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Operation Mincemeat: The True Spy Story that Changed the Course of World War II (Unabridged)
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Operation Mincemeat: The True Spy Story that Changed the Course of World War II (Unabridged) [Audio Download]

by Ben Macintyre (Author), John Lee (Narrator)
4.4 out of 5 stars  See all reviews (184 customer reviews)
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Product details

  • Audio Download
  • Listening Length: 11 hours and 18 minutes
  • Program Type: Audiobook
  • Version: Unabridged
  • Publisher: Bloomsbury Publishing Plc
  • Audible.co.uk Release Date: 19 July 2010
  • Language: English
  • ASIN: B003WL4O38
  • Average Customer Review: 4.4 out of 5 stars  See all reviews (184 customer reviews)
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Product Description

From the best-selling author of Agent Zigzag, the thrilling true story of the greatest and most successful wartime deception ever attempted. One April morning in 1943, a sardine fisherman spotted the corpse of a British solder floating in the sea off the coast of Spain and set in train a course of events that would change the course of the Second World War.

Operation Mincemeat was the most successful wartime deception ever attempted and certainly the strangest. It hoodwinked the Nazi espionage chiefs, sent German troops hurtling in the wrong direction, and saved thousands of lives by deploying a secret agent who was different in one crucial respect, from any spy before or since: he was dead.

His mission: to convince the Germans that instead of attacking Sicily, the Allied armies planned to invade Greece. The brainchild of an eccentric RAF officer and a brilliant Jewish barrister, the great hoax involved an extraordinary cast of characters including a famous forensic pathologist, a gold-prospector, an investor, a beautiful secret service secretary, a submarine captain, three novelists, a transvestite English spymaster, an irascible admiral who loved fly-fishing, and a dead Welsh tramp.

Using fraud, imagination and seduction, Churchill's team of spies spun a web of deceit so elaborate and so convincing that they began to believe it themselves. The deception started in a windowless basement beneath Whitehall. It travelled from London to Spain to Germany. And it ended up on Hitler's desk. Ben Macintyre, bestselling author of AGENT ZIGZAG, weaves together private documents, photographs, memories, letters and diaries as well as newly released material from the intelligence files of MI5 and Naval Intelligence, to tell for the first time the full story of Operation Mincemeat.

©2010 Ben Macintyre; (P)2010 Random House

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Customer Reviews

Most Helpful Customer Reviews
92 of 94 people found the following review helpful
5.0 out of 5 stars A page-turning history of WWII espionage 27 Aug 2010
By John Middleton TOP 1000 REVIEWER
Operation Mincemeat is history written like good fiction: hardly surprising when you consider that Operation Mincemeat itself was pure fiction to begin with.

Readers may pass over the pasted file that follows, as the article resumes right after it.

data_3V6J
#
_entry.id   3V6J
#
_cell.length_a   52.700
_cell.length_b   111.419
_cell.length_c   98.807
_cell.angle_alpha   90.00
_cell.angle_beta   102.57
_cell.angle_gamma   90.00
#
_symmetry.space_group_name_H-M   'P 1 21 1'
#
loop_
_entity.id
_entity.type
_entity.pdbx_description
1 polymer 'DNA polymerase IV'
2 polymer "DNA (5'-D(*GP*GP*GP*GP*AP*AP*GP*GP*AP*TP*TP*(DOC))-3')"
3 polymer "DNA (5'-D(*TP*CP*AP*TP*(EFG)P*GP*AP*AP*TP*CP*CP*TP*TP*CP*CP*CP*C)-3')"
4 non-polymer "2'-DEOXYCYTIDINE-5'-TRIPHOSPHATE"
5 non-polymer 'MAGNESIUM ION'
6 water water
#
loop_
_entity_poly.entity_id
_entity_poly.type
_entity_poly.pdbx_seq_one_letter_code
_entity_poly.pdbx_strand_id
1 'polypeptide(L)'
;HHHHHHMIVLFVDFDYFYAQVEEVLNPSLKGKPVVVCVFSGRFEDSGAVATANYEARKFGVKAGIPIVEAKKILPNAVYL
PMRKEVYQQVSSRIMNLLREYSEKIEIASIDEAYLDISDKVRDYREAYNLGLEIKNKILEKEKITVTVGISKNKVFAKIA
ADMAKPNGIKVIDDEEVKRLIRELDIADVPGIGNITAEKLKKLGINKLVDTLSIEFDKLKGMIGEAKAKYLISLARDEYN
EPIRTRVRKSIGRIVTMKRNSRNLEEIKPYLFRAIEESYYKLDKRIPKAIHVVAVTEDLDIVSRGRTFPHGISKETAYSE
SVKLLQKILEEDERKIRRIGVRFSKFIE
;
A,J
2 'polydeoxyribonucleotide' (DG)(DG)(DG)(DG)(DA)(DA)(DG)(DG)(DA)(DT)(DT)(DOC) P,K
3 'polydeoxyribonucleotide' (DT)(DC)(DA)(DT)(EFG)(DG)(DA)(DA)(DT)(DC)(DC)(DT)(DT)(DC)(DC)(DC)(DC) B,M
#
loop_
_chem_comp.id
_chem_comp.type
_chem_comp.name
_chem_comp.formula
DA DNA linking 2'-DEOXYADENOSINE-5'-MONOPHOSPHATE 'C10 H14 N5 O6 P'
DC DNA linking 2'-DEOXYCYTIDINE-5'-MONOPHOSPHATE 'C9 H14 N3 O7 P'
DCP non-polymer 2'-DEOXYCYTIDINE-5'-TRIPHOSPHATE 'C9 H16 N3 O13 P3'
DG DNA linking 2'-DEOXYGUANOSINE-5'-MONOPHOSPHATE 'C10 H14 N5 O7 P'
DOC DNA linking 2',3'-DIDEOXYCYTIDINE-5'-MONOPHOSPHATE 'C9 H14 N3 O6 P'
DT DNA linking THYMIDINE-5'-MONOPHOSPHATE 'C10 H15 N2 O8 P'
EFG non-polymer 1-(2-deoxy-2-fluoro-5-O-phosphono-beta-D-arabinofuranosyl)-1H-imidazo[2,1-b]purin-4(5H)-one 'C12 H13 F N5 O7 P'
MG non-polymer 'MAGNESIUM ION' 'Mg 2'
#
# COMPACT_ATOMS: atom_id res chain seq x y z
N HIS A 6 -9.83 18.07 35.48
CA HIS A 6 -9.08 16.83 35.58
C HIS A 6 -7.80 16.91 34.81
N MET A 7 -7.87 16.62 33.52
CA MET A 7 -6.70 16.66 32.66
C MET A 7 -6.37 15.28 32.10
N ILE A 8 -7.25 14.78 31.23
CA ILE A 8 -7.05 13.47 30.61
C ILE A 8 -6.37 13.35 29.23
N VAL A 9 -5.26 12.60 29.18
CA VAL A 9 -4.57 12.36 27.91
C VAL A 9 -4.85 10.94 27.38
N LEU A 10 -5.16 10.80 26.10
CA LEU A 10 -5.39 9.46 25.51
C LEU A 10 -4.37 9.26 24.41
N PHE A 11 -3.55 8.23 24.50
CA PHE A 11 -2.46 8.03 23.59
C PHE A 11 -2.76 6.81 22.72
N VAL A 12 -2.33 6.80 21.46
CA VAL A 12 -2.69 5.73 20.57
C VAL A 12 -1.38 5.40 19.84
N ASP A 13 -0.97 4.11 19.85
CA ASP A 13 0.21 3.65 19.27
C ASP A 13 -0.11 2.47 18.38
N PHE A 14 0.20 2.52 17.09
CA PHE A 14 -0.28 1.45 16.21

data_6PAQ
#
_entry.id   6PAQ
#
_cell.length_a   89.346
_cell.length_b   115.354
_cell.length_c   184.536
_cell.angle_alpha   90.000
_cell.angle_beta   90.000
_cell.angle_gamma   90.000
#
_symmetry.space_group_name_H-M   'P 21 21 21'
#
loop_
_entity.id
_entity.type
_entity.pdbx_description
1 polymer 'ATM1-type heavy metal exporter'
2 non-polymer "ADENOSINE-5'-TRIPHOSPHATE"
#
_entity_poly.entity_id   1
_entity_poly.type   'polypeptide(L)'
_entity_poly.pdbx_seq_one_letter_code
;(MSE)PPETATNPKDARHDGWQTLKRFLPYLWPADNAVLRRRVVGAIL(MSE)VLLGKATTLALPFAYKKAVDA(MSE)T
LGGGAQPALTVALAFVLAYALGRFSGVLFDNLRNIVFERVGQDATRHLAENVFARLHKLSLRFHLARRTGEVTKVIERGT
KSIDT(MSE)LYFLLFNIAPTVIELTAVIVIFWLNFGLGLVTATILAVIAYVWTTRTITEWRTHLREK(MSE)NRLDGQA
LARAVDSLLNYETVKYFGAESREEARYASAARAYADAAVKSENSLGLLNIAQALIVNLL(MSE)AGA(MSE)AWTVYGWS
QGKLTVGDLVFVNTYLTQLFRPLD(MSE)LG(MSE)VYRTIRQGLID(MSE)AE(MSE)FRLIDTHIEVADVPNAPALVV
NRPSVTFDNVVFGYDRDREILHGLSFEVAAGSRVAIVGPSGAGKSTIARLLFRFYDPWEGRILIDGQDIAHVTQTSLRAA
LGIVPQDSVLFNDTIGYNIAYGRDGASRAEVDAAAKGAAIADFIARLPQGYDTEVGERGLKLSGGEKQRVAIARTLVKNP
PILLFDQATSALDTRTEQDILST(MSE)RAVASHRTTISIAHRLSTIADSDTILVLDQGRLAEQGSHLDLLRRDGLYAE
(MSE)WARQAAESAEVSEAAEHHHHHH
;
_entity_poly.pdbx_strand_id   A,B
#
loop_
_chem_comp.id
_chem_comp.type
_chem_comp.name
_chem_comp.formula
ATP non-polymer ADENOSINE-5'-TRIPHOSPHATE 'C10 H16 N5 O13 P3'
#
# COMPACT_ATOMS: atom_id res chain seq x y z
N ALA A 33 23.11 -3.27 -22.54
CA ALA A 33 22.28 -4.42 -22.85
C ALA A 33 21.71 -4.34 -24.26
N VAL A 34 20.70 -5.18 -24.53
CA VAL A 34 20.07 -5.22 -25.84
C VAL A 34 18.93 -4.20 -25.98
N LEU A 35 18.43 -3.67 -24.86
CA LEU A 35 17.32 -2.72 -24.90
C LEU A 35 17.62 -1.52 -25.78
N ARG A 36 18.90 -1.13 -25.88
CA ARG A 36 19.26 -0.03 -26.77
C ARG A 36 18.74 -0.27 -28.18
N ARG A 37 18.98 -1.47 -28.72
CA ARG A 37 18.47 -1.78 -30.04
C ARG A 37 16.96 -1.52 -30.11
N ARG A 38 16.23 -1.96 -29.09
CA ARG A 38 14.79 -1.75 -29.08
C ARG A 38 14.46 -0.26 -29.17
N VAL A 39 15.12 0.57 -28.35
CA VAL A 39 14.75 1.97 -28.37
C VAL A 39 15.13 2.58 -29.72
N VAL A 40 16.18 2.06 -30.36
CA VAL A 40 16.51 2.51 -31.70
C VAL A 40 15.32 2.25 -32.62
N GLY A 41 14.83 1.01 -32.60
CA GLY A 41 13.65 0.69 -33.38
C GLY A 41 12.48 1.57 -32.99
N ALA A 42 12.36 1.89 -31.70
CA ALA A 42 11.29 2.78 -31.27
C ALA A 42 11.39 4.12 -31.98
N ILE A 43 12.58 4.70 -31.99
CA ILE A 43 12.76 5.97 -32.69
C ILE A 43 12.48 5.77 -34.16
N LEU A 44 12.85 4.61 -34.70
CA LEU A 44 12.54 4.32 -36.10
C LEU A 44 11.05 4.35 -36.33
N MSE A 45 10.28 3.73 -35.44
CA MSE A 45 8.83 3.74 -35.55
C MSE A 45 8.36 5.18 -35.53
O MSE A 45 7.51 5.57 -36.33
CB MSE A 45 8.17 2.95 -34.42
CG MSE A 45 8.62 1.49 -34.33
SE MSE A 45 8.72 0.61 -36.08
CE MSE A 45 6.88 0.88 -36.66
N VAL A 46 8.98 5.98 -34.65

This book tells the story of perhaps the greatest British deception operation of WWII, "The man who never was". To throw the Axis off the scent of the invasion of Sicily, a dead body was floated onto Spanish shores with a briefcase full of (bogus) secret documents. Added to other bits and pieces, it helped convince the Nazis that Sicily was only a feint, with the real invasion directed at Sardinia and the Balkans. That it worked is incredible, when you think about how many things could have gone wrong - and nearly did.

Ben Macintyre has started at the beginning, covering off all the principals of the saga - the dead man himself, Ewen Montagu and Charles Cholmondeley, the men responsible for creating the deception operation, and the various spies and spies and counter-spies on all sides, plus a cameo appearance by Ian Fleming, then-future creator of James Bond. There is a little about Jean Leslie as the (beautiful) girlfriend whose photo "Major Martin" kept in his wallet, and about Ewen Montagu's Communist spy brother, Ivor (whose wife Hell appears on the cover of some editions, for no reason I can discern save gender balance and to hint at a femme fatale narrative). Then, after all the buildup, we get a rare look into Franco's wartime neutral Spain, a hotbed of intrigue with frantic espionage being undertaken by pretty much every combatant of WWII, and by the Spanish themselves, largely, but far from exclusively, as a proxy for the Axis powers.
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25 of 27 people found the following review helpful
Necessity is the mother of invention and the need to minimise casualties in an attack on a fortified target is justifiable grounds for this operation which,at another time and in different circumstances, would most certainly be unsavoury.Years ago I read Ewen Montagu's "The Man Who Never Was" and I always felt "uncomfortable" with it. Given Montagu's panache for deception,I always felt that we were not given the full/real details of the operation. But this understandable and should not be held against him. After all,intelligence work by its nature precludes full disclosure of events, even after 60 years.It is noted that Cholmondeley "Chumly" ...(Oh, the English and their pronounciation..never pronounce a word the way it's written),maintained his silence to the end observing all confidentialities. And that perversity produced by Hollywood with Clifton Webb in the starring role, albeit with a cameo appearance by Montagu,which I think is a betrayal of those men whose dedication ensured a successful and relatively low casualty landing in Sicily ...but then that's Hollywood for you.